“Canada and Russia are both resource economies, that’s where it all begins. Yes their cities are diversifying and modernising and getting something else going on, but at the core it’s about resources. Since this recession that we are in, Canada is no longer just looking to the United States for its markets.”
Protectionist measures in the US and the collapse of the American housing market threatened to all but destroy what used to be British Columbia’s biggest employer and export earner. Lumber sales to the US had dropped by 58 per cent from their peak, mills have closed, thousands of workers lost their jobs. But a far-sighted government marketing push in to China has come good, and the country’s mills are open for business again. “The time is past when we pretty well had to take what the Americans offered,” said Pat Bell, British Columbia’s forests minister.
The oil that will be Canada’s other chief asset comes at a heavy environmental cost. “The Alberta tar sands are an ecological disaster yet nonetheless create a very useable crude oil for transportation,” says Smith. Politically too, these bituminous crude oil reserves are important. With 70 per cent-plus of the world’s remaining oil in the hands of Opec, half of its “free oil” is in the tar sands, according to Peter Tertzakian, chief economist of Arc Financial.
World oil consumption is rising again after recession, pushing the price of a barrel towards $100. By 2035, the International Energy Agency (IEA) predicts demand may reach 110m barrels a day, a rise of 20 per cent on the 2009 number.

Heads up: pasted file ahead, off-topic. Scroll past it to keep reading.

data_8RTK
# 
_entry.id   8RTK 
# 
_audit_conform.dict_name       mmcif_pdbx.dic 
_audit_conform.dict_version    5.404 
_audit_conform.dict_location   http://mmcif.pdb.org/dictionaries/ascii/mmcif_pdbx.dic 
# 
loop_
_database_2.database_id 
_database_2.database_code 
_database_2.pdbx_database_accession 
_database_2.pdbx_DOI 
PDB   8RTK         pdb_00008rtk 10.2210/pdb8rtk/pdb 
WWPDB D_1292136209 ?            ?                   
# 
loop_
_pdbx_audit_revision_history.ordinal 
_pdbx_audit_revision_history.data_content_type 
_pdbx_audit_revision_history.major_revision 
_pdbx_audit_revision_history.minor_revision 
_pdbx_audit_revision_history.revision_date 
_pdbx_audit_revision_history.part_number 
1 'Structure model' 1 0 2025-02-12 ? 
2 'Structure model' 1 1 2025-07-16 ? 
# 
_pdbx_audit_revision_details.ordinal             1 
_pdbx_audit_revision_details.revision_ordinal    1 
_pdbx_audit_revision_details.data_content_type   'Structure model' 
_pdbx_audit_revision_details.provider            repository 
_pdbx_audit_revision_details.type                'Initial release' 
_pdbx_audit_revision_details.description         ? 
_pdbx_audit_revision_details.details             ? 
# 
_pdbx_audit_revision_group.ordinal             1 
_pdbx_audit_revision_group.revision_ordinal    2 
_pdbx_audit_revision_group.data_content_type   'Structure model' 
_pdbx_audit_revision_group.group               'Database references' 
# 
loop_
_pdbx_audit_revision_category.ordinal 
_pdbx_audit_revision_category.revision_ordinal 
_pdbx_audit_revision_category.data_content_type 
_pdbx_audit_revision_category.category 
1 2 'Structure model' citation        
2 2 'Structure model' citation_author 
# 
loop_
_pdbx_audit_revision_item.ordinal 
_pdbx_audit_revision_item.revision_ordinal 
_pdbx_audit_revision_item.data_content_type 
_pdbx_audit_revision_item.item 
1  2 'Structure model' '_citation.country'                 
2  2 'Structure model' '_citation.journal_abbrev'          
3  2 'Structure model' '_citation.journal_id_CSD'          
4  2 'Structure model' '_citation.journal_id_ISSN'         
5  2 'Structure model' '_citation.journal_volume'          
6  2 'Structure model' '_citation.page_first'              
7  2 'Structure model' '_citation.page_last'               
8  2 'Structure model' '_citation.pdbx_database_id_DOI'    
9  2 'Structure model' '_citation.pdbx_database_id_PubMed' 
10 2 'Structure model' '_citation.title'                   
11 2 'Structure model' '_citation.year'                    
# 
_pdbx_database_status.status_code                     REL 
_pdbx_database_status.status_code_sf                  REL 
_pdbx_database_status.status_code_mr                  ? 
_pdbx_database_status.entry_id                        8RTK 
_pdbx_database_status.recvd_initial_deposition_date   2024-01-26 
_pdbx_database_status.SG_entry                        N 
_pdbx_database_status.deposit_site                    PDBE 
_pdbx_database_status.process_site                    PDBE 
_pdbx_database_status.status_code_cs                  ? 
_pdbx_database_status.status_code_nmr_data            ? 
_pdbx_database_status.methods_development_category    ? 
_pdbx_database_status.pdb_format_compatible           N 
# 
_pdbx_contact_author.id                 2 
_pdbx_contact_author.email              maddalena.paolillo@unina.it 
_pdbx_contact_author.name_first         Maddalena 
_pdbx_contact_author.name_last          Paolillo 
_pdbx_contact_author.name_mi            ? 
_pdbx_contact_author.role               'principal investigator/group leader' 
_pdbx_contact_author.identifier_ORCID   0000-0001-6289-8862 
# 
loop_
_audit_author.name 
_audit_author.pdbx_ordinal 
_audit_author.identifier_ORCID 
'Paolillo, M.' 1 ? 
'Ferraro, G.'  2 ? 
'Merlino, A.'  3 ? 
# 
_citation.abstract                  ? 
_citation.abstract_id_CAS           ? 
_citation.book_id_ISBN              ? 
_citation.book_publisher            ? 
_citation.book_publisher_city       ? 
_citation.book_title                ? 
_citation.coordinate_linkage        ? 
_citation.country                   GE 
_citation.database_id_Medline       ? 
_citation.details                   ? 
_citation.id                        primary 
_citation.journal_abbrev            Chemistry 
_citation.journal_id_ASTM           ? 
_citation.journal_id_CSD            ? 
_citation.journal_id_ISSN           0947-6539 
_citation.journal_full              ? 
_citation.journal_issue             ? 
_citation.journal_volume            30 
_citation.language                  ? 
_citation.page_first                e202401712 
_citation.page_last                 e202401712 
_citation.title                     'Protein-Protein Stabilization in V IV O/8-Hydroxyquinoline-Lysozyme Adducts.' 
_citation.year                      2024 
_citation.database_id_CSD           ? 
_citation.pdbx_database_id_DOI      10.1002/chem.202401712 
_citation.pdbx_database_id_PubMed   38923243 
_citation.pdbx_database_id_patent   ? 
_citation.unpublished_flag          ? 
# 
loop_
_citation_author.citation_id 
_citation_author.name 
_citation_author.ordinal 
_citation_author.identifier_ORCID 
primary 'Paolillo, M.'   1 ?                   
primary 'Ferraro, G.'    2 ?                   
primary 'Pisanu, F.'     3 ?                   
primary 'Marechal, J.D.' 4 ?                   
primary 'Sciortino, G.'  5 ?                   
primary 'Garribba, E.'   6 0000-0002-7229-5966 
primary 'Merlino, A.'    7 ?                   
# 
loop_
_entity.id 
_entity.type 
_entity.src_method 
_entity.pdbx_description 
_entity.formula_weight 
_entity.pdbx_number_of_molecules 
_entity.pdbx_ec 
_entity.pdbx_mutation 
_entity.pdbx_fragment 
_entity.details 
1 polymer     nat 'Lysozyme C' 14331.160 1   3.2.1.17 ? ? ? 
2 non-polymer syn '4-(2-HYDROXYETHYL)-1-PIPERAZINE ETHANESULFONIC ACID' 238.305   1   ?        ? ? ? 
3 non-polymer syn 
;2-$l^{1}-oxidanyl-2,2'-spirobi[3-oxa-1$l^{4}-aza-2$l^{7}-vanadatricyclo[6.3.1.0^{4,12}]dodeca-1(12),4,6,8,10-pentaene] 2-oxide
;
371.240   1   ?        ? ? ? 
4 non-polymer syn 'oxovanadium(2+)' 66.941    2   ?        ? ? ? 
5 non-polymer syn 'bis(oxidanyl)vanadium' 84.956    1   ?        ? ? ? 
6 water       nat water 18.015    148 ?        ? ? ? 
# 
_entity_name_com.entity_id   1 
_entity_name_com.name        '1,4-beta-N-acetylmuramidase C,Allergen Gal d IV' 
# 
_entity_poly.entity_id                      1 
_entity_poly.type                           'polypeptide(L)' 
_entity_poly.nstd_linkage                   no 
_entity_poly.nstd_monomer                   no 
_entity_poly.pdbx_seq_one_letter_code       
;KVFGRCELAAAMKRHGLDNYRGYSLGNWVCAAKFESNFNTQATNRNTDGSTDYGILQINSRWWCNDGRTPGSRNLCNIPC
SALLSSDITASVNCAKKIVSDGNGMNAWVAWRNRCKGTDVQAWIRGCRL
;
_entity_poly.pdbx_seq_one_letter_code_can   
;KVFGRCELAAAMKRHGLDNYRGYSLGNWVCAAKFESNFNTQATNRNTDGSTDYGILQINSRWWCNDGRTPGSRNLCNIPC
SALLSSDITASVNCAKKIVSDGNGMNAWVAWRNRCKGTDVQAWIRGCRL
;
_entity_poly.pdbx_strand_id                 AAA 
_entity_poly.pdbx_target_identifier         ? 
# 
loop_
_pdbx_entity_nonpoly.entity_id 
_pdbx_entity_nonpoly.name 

For Canada to maximise its opportunity, it needs to find a way of getting the oil onto the world market in an efficient way. A $7 billion pipeline has been proposed, which would send the Alberta oil to refineries in Texas. But rather than wait for America to come out of recession, the country’s politicians are keen to sell to China.
Canada’s prosperity is just one part of Smith’s story however, which paints a picture of huge and disruptive change. Hardest hit by the changes, he predicts, will be megacities in the developing world, which are already struggling to accommodate an influx of rural migrants, “despite being hell on earth”.
But not so in the New North. Prosperity awaits communities that lie north of the 45th parallel as global warming diminishes winter’s severity. “In many ways, the stresses that will be very apparent in other parts of the world by 2050 – like coastal inundation, water scarcity, heat waves and violent cities – will be easing or unapparent in northern places.”